After the 2015 hit movie Concussion was released, football and other contact sports were put under an infamous spotlight for their neglect of concussions. The movie was an argument targeting the NFL based off of the well-known case of football star, Mike Webster, a center for the Pittsburgh Steelers and Kansas City Chiefs. Webster played in the NFL for 16 years, and was diagnosed with chronic traumatic encephalopathy (CTE) after his passing in 2002.
CTE is a degenerative brain disease that can occur with repetitive concussions that have not been treated properly nor given the correct amount of time to be resolved. It causes symptoms parallel to dementia including severe memory loss, erratic behavioral changes and poor judgment.
Because Webster’s case was so severe but ignored by the NFL, a microscope has been placed on NCAA student athletes, coaches and athletic directors. With ACU football coming out of their final year of probation, opening in a new stadium and performing under a new head coach, it is important to discuss the dangers that players face, and how ACU’s athletics program says they plan to go above NCAA requirements to keep players safe. to understand how concussions are a priority for ACU sports.
David Chandler, a sophomore graphic design major from Dallas, plays for ACU as a linebacker. During his freshman year, he experienced a concussion that caused by a helmet to helmet collision that gave him a concussion lasting two weeks. Chandler says the hit was nothing out of the ordinary, but he suffered temporary memory loss and sensitivity to light and sound.
According to an NCAA fact sheet for coaches, Chandler’s symptoms are few of the many warning signs of a potential concussion. Reported symptoms are headaches, nausea, balance problems, dizziness, and concentration problems. In addition, signs that coaches and trainers look for are behavioral changes, confusion, clumsy movement, and slow response time.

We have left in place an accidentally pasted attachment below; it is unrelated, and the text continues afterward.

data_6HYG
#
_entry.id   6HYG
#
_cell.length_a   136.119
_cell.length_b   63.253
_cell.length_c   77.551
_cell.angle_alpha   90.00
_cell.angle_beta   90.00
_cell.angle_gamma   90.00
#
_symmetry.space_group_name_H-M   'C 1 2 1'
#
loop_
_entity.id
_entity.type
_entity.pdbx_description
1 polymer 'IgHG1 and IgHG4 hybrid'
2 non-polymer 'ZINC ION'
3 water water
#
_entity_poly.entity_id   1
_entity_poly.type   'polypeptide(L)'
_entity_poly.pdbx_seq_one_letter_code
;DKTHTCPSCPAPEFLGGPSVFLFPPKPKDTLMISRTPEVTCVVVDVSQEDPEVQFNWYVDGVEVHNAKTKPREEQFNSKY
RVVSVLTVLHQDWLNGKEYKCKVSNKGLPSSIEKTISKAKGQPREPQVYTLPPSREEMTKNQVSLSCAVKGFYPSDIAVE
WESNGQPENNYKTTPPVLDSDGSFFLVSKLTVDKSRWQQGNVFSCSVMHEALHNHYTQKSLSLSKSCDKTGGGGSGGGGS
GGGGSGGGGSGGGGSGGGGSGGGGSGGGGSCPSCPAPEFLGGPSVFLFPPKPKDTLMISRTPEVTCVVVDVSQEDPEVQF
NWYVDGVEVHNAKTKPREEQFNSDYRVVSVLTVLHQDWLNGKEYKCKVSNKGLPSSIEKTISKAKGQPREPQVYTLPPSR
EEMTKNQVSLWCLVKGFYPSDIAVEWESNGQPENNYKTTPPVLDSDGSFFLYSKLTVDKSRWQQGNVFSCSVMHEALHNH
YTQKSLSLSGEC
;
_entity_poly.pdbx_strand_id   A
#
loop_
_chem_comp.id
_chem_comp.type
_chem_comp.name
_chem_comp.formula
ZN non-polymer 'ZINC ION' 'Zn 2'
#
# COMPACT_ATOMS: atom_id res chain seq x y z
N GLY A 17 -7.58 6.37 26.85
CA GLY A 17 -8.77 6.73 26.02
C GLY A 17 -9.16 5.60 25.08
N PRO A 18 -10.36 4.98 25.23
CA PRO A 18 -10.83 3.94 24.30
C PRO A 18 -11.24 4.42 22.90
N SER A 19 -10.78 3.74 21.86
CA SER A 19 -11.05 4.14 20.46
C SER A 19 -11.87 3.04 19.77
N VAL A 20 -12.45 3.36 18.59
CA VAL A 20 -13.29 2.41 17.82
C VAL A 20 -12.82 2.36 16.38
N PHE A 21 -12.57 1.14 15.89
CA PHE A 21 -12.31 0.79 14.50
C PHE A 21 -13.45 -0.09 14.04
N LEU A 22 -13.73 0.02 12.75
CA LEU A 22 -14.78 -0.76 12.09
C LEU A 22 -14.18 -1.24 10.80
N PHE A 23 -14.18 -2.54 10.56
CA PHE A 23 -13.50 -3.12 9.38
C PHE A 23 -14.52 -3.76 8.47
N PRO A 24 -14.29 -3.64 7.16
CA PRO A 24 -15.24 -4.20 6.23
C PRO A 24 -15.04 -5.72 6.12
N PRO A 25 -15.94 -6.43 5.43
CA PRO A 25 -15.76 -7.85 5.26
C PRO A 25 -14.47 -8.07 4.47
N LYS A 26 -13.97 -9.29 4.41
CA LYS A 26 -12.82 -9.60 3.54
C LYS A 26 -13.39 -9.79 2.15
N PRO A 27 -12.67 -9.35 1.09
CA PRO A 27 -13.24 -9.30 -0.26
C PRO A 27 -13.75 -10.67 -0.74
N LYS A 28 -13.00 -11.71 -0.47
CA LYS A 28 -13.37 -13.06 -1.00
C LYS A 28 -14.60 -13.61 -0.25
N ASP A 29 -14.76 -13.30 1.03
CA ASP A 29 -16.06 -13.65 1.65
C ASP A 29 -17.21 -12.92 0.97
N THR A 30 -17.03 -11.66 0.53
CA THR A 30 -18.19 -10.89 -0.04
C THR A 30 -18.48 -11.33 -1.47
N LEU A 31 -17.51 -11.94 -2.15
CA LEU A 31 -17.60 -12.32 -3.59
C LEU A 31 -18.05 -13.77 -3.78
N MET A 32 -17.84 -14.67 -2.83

Adam Ybarra, director of sports medicine and athletic training, said the NCAA fact sheets assist in his main concern – educating staff and players. It isn’t just about recognition and accountability, but also about “making sure the guys know how to tackle, what they can and can’t do, keeping their head up, keeping safe,” Ybarra said. “Most importantly not hurting our own players from friendly fire.”
When a player is suspected of having a concussion, there is a cycle of steps that they must go through to be cleared for play.
First, the player is evaluated through an interview done by an athletic trainer. After asking what happened and how the impact occurred, the player sits out for 15 minutes of rest. They are then reassessed to differentiate between a headache and a true concussion.
If the player is diagnosed with a concussion, they are required to fully rest until their symptoms subside. Ybarra said some of the frustration from players comes from the undefined length of the rest period. This time can last from 24 hours to months, but is a crucial time in preventing further injury.
“The studies show that the more concussions you get, and if you don’t come back from it correctly, you’re at higher risk,” Ybarra said.
In addition to the rest period, players are required to go through a six-day protocol. After the symptoms have subsided, players begin to workout again starting with a 20-minute bike ride to increase the heart rate. Each day, a full evaluation is done. If at any point symptoms resurface, the rest period is restarted.
Return to Learn is also an initiative at ACU in which professors work with the athletic department to help student athletes to make a full recovery in the classroom. Because the brain is a muscle, it has to be treated similar to any other physical injury. Ybarra explained that if a player had a sprained ankle, they wouldn’t immediately go run on it. In the same way, the brain cannot fully go back into a class’ workload right after a concussion.